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Protecting Your Privacy Online

— April 4, 2020

Take your online privacy seriously and make a few changes to current habits to safeguard your online presence.

The internet initially provided a way to access what seemed like unlimited amounts of information. Today, our online experience is a central part of our daily lives. We handle our banking, track our health, and share intimate parts of our lives with our social network.

Unfortunately, criminals seek to exploit our online activity by stealing data — and even our identities. At best, the privacy breach can create confusion among our social network and cause us stress. At worst, the theft can affect our finances and credit score. There are steps you can take to protect your personal information. Here are some common scams to look out for and how you can safeguard against them.

Share Less on Social Media

Social networks like Facebook and Instagram are great ways to stay in touch with friends and family and keep them updated on your life. But most people overshare their personal data. A hacker can mine your social media accounts for your email address, date of birth, place of birth, names of family members, and place of employment to use this data against you. 

Think about it — most security verification questions will ask you where you met your spouse, or your date of birth, or your pet’s name, or the name of the high school you attended. Don’t put this information on a silver platter for a hacker. Consider setting your accounts to private and be more selective of who you “friend” since not everyone on your friends’ list has good intentions. Review the information you’ve posted in your “about” sections and delete potentially sensitive data.

Limit Sharing Your Current Location

It’s tempting to post current photos and updates of your vacation as it unfolds for friends and family to see. But doing so alerts thieves that you’re not home, leaving your home or business exposed to robbery.

iPhone displaying social media apps; image by Kon Karampelas, via
iPhone displaying social media apps; image by Kon Karampelas, via

In other cases, a scammer could contact friends and loved ones in your social media list saying you’ve been hurt are in legal trouble where you’re vacationing and ask them to send them money to help you. Save your vacation photos and share them at a later date as a past memory. Turn off your GPS to avoid geotagging while you’re traveling. And think twice before checking in at a location away from home — others will be able to see those check-ins.

Be Wary of Private Information Requests from Companies You Know

Online fraudsters use social engineering to gain your trust and scam you out of your personal data. Known as phishing, the most common form starts with an email. Scammers impersonate a trusted company and send you an official-looking email asking you to verify your account by providing personal information such as logins, passwords, bank account numbers, home address, or your Social Security number.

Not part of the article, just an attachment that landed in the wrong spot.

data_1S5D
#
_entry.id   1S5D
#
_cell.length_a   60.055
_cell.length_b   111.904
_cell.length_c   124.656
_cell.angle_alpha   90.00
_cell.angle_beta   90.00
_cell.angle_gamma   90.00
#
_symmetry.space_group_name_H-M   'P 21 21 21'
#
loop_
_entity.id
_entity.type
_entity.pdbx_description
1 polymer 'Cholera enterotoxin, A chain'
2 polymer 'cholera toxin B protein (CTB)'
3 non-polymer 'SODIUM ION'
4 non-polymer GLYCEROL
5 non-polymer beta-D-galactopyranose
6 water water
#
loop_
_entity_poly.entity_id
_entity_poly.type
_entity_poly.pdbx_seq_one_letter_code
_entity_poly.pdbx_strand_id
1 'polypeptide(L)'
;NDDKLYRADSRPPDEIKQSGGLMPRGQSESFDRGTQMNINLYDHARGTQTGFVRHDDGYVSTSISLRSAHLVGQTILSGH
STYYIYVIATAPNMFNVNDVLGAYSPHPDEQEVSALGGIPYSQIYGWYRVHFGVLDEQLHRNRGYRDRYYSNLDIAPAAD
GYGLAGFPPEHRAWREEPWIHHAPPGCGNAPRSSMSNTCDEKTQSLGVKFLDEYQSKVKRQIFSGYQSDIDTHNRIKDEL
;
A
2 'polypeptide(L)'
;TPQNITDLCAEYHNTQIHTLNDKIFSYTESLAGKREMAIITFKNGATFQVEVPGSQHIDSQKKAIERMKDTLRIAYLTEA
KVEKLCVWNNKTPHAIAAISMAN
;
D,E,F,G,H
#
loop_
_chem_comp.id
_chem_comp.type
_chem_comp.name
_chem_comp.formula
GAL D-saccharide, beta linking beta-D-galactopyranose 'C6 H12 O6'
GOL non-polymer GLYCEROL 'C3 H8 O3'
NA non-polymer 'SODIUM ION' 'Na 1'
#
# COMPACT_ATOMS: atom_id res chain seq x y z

Phishing is widespread — major companies, including PayPal, Chase Bank, and even the Internal Revenue Service (IRS), warn consumers to watch out for this scam. To minimize the risk, look for the following red flags:

  • Small typos or grammatical errors in the email.
  • A link to login to your account that is similar to the company address.
  • A request for your private financial information, logins, and passwords.

When in doubt, contact the company directly and do not click on any links or download any attachments. And, report the scam to the company so they can warn others. 

Avoid Using Public Computers to Check In

Many travelers access the free computers or wifi available at the airport or hotel’s business room to check their emails or do some online banking. This habit is a dangerous one. If the computer is set to remember the data you enter and autofill it next time, all a thief needs to do is look at the browser history to view and navigate to the pages you visited and let the autofill feature log them into your account. Free wifi is often unsecured wifi, and this gives malicious actors easy access to your hardware.

To minimize risk and take control of your personal data, it’s best to avoid public computers, free wifi hotspots, and using your colleagues’ computers at work as well. If you must use one, go into the settings and disable autofill. Make sure you uncheck the “Remember me next time” box of the website you’re logging into. When you’re done, log out, delete browsing data and cookies before you go.

Use Software to Protect Your Online Privacy

Hackers and online scammers are always coming up with new ways to capitalize on vulnerabilities. Software can protect you against the problem. Some types of software that could protect your information from misuse include:

  • Antivirus software to remove viruses that hackers use to control your computer remotely.
  • Privacy-enhanced browsers such as Firefox (or adjust your privacy settings on your current browser or use private browsing mode when online).
  • Spyware and malware removal tools to monitor for and remove dangerous software that monitors your online activity and records your keystrokes.
  • A Virtual Private Network (VPN) to surf the web anonymously.

The paradox is that many of the software available can be just as malicious. Always do your research before you download a security tool and read reviews about the product. Stick with well-known companies such as Norton, Symantec, Bitdefender, and Kaspersky.

Safeguard Your Online Persona

Take your online privacy seriously and make a few changes to current habits to safeguard your online presence. Keep informed about online privacy protections and current scams to adapt your online usage. Doing so will protect you from personal data breaches.

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